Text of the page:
"Twas brillig, and the slithy toves
Did gyre and gimble in the wabe:
All mimsy were the borogoves,
And the mome raths outgrabe."

When Alice has finished reading the poem she gives her impressions:

‘It seems very pretty,’ she said when she had finished it, ‘but it's rather hard to understand!’ (You see she didn't like to confess, even to herself, that she couldn't make it out at all.) ‘Somehow it seems to fill my head with ideas—only I don't exactly know what they are!’ 
In essence, this reflects Carroll's intention: he wanted to fill the reader with remarkable images and ideas without explaining their meaning.

The enjoyment comes with the wonder and puzzlement. Many learned books have been written in an attempt to solve the riddles and strange scenarios which Alice encounters and while many of these academic analyses  may be worthy, they tend to ignore the fact that the book is an explosion of childish nonsense which not only engaged and inspired young readers but also a whole range of other creative artists including Edward Lear, T.S. Eliot, James Joyce and Spike Milligan, whose Goon Show scripts exhibit the same kind of twisted logicality and comic word play as Carroll’s. 

While the plot rambles somewhat, despite its idiosyncratic adherence to the rules of chess, there are some wonderful set pieces, several involving established nursery rhyme characters. There is Humpty Dumpty who, as well as celebrating his unbirthday, boastfully states that not only can he explain the meaning of the ‘Jabberwocky’ poem – but all poems, even those that haven’t been written yet. There is the tale of the Walrus and the Carpenter, which is recited by those strange interchangeable twins, Tweedledum and Tweedledee; and the Lion and the Unicorn who make an appearance when Humpty has had his great fall. Also the March Hare and Hatter of the first book make a brief return in the guise of ‘Anglo-Saxon messengers’ called ‘Haigha’ and ‘Hatta’ (i.e. ‘Hare’ and ‘Hatter’).  It is all such stuff as magical dreams are made of – to misquote Shakespeare.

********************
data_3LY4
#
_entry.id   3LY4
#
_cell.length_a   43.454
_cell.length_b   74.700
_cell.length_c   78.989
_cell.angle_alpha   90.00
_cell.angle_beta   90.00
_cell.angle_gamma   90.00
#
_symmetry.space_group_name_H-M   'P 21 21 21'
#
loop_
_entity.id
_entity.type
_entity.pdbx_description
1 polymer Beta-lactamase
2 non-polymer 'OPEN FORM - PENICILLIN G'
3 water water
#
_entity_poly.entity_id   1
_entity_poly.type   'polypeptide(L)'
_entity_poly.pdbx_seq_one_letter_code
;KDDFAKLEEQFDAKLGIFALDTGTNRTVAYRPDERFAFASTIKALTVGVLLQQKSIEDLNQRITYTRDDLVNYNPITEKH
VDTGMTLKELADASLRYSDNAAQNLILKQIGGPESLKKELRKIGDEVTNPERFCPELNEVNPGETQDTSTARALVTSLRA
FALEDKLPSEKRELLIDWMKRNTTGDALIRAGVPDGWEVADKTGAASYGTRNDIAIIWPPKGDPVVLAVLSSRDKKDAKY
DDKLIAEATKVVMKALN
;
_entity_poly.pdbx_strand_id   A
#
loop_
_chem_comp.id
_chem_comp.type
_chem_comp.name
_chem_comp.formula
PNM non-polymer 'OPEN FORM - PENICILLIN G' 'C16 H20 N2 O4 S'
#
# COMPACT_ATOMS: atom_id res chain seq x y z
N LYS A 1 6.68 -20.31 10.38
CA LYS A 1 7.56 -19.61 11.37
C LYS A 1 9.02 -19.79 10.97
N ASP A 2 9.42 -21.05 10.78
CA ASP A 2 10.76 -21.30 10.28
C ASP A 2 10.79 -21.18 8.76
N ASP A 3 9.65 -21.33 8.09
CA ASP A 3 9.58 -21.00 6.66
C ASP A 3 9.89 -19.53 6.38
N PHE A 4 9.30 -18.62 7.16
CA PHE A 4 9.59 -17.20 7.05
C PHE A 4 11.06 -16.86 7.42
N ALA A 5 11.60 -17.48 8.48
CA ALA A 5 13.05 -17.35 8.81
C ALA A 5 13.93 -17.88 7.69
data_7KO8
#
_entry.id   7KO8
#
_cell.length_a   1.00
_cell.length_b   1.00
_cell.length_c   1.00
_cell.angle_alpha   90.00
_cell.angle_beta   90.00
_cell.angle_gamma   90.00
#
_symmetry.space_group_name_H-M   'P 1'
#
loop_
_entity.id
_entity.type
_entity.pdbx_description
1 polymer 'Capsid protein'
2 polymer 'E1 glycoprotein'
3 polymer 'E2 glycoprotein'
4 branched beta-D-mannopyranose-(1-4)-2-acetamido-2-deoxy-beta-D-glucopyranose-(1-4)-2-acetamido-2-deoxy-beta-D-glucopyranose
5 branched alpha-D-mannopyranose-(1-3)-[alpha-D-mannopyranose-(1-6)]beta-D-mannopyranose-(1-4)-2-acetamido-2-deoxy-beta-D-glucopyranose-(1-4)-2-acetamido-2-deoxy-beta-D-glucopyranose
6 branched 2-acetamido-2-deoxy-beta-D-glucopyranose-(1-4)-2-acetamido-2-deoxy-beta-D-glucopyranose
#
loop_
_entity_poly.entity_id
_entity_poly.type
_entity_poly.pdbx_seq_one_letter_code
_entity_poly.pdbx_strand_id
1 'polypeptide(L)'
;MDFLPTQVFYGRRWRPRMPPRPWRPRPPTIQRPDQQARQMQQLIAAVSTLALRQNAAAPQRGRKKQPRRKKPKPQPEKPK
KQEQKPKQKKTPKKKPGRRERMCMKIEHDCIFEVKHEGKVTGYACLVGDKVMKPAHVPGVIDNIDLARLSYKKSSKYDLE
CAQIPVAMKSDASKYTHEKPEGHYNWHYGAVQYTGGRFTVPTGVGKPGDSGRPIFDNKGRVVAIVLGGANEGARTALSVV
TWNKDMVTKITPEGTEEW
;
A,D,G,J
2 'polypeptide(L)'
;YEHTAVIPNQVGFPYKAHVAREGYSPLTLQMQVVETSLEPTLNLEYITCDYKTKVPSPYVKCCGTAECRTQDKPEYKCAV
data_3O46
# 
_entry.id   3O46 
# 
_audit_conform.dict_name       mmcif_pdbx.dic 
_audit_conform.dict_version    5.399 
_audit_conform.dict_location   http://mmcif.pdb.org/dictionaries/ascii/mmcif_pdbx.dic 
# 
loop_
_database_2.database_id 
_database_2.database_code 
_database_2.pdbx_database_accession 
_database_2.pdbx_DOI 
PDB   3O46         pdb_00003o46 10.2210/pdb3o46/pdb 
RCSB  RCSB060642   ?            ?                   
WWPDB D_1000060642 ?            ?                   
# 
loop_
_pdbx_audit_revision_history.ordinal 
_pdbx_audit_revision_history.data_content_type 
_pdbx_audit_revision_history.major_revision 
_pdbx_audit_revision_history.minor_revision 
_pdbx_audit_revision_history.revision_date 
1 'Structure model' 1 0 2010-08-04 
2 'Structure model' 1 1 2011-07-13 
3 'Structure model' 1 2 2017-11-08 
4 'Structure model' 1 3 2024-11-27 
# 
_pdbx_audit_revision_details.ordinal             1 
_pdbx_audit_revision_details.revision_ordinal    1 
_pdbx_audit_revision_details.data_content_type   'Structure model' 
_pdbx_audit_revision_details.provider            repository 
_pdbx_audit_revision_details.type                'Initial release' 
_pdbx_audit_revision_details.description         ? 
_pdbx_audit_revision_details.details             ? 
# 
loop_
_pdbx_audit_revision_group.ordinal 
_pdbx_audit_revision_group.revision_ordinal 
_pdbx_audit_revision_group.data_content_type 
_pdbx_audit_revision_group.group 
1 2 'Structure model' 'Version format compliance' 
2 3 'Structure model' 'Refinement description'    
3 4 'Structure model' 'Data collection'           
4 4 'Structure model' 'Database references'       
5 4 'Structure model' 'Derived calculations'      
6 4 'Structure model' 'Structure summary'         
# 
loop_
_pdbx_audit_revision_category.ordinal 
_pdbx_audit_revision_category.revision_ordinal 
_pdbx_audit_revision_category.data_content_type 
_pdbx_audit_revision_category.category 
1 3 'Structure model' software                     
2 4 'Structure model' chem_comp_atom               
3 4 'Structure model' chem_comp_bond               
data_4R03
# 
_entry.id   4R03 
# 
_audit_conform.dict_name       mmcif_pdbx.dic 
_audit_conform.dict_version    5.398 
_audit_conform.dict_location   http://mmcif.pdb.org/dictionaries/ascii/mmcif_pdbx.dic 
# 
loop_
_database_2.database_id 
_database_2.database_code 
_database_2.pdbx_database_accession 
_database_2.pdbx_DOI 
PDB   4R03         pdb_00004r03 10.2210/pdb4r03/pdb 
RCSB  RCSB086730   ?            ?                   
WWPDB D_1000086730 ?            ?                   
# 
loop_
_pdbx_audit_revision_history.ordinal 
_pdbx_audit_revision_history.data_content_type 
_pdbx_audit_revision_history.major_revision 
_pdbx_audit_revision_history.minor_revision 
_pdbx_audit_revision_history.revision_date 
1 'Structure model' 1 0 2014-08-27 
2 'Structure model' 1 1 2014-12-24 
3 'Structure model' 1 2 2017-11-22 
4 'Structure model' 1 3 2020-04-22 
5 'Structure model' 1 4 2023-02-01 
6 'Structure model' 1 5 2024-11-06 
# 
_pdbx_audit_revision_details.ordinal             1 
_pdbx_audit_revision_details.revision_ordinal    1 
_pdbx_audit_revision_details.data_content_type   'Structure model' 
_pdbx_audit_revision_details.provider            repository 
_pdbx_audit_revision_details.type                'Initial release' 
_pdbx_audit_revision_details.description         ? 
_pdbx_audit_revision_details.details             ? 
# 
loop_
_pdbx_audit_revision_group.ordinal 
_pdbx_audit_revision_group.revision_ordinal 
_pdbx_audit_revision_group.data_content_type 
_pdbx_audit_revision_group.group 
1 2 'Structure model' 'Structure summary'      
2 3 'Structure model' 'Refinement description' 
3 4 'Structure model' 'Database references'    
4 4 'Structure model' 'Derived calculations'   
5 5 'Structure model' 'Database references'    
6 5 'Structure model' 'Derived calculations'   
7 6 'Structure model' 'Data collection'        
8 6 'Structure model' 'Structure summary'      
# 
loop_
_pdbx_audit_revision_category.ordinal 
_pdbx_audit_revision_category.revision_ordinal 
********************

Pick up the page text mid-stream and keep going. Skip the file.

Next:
Through the Looking Glass has proved to be a more difficult book to adapt in dramatized form for the stage or screen than Wonderland. There was a silent movie in 1928, several radio adaptations over the years, a musical version for television in 1966 and a chamber opera in 2008 by the Australian composer Alan John to a libretto by Andrew Upton, based on the book and on the life of Alice Liddell.

The recent disappointing movie version, directed by Tim Burton and starring Johnny Depp and Anne Hathaway, revealed how difficult it is to transfer the brilliance of Carroll’s words to the screen. It received a definite thumbs down from the critics. Variety called it ‘lacklustre’ and The New York Times referred to the film’s ‘mad digital excess.’

It’s the old story: to capture the real genius of the work – read the book.